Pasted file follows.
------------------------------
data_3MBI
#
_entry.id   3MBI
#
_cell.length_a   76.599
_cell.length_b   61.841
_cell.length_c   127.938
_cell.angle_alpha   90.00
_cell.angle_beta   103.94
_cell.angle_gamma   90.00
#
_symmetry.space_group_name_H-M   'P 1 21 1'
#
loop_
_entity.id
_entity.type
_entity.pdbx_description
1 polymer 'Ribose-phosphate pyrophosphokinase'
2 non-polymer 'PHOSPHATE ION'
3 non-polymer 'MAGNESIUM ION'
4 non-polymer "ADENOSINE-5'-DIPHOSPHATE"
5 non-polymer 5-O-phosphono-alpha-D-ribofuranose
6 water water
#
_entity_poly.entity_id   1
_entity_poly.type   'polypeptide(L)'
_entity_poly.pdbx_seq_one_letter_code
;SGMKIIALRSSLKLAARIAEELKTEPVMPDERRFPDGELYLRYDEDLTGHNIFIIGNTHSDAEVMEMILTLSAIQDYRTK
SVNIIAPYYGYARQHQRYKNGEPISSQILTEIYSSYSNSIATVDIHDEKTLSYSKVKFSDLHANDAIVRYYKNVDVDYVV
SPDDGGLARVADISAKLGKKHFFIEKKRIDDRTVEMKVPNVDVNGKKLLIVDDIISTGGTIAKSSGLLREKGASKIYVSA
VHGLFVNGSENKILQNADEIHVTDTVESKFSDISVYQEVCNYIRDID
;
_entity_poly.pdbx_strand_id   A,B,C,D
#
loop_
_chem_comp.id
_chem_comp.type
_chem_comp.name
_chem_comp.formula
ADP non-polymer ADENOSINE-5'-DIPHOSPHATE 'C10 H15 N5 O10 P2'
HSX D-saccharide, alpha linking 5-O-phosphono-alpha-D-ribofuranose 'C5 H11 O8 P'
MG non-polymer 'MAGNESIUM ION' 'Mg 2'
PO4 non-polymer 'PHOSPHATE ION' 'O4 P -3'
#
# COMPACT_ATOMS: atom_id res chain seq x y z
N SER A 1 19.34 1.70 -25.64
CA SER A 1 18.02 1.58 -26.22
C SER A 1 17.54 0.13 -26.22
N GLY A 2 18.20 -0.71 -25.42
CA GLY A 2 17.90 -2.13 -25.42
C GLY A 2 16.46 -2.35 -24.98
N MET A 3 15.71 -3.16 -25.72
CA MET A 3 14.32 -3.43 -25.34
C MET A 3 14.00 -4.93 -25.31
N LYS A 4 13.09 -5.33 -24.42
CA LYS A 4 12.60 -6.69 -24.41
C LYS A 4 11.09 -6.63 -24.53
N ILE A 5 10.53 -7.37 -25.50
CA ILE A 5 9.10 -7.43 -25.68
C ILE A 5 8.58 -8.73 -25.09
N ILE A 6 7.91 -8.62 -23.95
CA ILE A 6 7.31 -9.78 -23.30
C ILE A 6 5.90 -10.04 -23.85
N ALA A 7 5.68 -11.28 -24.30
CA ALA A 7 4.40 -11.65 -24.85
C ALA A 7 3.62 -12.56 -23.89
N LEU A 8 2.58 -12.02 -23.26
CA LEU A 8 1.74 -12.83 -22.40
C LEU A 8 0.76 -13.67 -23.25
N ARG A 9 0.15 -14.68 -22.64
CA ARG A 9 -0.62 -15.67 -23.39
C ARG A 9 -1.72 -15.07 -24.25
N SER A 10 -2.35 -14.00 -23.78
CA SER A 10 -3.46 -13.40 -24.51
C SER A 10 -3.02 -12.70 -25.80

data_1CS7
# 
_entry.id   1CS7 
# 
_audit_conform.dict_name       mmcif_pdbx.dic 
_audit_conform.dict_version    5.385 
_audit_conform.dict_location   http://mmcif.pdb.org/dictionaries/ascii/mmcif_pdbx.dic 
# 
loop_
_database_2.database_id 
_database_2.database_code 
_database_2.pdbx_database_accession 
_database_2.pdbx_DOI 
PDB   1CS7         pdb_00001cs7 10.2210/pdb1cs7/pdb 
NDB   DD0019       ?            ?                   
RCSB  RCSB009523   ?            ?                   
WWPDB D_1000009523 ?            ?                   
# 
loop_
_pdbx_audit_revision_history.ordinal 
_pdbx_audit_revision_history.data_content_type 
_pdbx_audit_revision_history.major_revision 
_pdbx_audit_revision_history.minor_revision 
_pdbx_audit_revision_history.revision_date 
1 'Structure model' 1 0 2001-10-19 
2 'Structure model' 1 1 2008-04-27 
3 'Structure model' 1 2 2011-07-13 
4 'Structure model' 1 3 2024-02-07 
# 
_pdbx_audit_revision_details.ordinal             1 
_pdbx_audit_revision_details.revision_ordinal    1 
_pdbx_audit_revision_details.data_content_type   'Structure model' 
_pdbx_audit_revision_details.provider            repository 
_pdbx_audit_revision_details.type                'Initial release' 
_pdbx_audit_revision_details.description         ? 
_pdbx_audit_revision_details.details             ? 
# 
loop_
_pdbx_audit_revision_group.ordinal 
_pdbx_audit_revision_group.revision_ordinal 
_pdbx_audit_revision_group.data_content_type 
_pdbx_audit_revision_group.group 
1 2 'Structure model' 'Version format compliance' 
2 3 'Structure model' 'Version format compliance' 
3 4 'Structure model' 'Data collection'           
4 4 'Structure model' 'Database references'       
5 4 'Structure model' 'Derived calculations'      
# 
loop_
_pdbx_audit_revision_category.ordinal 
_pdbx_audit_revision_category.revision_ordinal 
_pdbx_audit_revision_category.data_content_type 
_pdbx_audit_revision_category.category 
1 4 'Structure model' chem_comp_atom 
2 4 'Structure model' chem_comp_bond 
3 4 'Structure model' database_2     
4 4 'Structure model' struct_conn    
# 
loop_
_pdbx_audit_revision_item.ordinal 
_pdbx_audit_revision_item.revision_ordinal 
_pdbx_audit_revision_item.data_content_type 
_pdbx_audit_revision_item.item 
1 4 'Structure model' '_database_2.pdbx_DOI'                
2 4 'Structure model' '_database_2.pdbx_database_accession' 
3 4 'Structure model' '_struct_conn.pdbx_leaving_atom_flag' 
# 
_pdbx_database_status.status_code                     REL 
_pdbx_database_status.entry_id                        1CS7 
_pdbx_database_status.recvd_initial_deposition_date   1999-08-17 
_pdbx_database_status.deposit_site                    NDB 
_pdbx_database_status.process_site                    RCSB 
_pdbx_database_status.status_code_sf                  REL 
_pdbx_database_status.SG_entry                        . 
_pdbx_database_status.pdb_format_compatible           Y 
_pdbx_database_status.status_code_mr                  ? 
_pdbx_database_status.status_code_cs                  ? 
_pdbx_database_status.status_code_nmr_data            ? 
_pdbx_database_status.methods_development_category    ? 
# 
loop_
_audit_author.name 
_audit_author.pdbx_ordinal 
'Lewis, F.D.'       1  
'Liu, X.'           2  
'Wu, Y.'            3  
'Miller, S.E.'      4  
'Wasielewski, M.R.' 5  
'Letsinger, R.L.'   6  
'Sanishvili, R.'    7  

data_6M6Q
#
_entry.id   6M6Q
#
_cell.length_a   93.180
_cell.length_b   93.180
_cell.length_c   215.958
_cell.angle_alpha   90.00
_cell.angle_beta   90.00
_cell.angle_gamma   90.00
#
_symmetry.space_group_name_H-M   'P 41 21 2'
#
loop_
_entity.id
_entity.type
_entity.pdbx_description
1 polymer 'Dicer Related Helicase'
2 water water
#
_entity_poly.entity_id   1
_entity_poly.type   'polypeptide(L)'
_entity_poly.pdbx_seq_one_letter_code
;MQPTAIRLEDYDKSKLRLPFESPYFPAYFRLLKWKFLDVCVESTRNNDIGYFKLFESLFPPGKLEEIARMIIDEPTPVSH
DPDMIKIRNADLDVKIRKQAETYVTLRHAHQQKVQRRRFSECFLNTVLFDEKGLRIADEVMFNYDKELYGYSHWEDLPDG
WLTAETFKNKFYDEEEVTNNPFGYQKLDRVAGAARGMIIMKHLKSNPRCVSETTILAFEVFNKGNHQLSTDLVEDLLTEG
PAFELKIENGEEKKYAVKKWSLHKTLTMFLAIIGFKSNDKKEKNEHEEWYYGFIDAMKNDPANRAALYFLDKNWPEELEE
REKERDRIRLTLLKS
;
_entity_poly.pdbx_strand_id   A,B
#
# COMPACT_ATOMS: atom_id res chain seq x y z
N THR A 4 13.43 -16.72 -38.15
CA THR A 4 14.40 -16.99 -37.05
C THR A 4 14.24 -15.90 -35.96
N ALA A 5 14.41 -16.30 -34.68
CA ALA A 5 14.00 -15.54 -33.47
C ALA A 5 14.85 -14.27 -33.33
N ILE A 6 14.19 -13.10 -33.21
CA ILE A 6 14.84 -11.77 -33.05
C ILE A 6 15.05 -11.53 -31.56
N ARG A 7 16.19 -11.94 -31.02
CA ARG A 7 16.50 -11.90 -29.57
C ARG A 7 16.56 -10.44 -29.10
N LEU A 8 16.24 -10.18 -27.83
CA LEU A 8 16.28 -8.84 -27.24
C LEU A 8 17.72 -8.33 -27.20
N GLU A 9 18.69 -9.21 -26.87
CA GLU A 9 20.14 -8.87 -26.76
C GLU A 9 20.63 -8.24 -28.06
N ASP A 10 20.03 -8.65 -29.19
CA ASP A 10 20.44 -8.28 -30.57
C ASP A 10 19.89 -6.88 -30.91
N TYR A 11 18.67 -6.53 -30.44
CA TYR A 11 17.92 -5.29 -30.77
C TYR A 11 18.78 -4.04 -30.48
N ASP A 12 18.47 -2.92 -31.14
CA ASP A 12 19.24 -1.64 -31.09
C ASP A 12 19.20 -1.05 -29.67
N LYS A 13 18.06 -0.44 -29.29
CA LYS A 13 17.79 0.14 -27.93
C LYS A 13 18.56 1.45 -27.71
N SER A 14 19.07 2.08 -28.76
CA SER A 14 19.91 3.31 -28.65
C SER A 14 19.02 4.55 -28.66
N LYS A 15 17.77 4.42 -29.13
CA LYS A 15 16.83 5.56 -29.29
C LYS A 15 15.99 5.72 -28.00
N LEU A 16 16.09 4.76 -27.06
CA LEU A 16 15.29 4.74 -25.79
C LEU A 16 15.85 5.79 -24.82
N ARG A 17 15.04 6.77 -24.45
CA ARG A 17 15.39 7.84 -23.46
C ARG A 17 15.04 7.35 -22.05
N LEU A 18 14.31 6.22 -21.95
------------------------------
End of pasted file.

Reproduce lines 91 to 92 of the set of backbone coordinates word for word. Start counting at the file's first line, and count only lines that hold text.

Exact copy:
RCSB  RCSB009523   ?            ?                   
WWPDB D_1000009523 ?            ?                   